Baby Copperhead Season Is Upon Us – Here’s What To Know

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It’s that time of year where baby copperhead snakes take over the South. This species mates in the spring and typically gives birth between late August through early September. They are most likely to be encountered in Missouri, Arkansas, North Carolina, Tennessee, Louisiana, Mississippi, Alabama, Kentucky, West Virginia, Texas, and Georgia.

So what do you do if you come across a snake? How do you know if it’s a copperhead?

Identifying snakes can be dangerous and should only be done from a safe distance. Copperheads have elliptical eyes and triangular heads but most people aren’t going to walk up to a snake to verify these details. Instead, look at the color pattern, tail tip, and body shape of a snake to identify baby copperheads from a safe distance. Look out for bright yellow or green lines on their tails. Baby copperheads typically have this mark for the first year of their lives. Their coloring is typically light brown or reddish, and some younger snakes can look dark gray. Copperhead patterning resembles an hourglass, and their head is generally triangular in shape.

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So, my morning walkabout through the garden was, initially, a little stress inducing. This fellow was there to greet me along the way (this is getting to be an annual event) to the new area on which I have been working. Copperhead Snake! This baby copperhead does have one feature that makes him stand out from an adult copperhead. They use that bright yellow tip of the tail to help trick prey into thinking it’s a small worm, and moving in closer. I beheaded him with some very sharp garden shears. 💪🏻✂️ Boom. . . . #greygardener #gardenlife #dontgardeninflipflops #texassnakes #zone8bgardening #thegardeninjune #inmygardentoday #mytexasgarden #gardenreptiles #snakesninthegarden #gardeningtexas #copperheadsnake #babycopperhead #watchyourstep #countryliving #countrygardens #countryhomesandgardens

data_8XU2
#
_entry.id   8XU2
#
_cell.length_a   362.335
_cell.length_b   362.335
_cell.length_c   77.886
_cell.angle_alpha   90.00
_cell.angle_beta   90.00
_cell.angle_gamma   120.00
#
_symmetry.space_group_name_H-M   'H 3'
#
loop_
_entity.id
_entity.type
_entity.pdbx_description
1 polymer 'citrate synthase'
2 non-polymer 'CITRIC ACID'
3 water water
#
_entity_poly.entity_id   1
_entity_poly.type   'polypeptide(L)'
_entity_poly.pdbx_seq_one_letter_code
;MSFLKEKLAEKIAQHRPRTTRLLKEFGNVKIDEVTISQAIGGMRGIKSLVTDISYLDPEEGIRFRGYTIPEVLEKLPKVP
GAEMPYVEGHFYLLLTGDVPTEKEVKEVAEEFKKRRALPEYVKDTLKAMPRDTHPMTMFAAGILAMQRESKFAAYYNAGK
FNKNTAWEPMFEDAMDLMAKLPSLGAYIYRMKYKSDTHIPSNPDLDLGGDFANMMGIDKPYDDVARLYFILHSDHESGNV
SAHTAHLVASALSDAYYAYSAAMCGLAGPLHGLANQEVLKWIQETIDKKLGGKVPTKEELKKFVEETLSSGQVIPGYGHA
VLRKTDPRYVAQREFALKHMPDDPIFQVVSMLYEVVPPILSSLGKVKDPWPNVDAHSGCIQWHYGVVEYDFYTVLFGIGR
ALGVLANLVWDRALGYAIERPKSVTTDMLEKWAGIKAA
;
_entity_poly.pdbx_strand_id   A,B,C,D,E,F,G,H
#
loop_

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Babies are seven to eight inches long, and are often mistaken for non-venomous water snakes, rat snakes and corn snakes. Adult copperheads can grow up to two to three feet long.

Although venomous, copperheads are not aggressive. If you encounter one, just let it be. When disturbed, they will usually try to escape first. It is only when they feel trapped or threatened that they strike.

For more information on copperheads, watch the video below.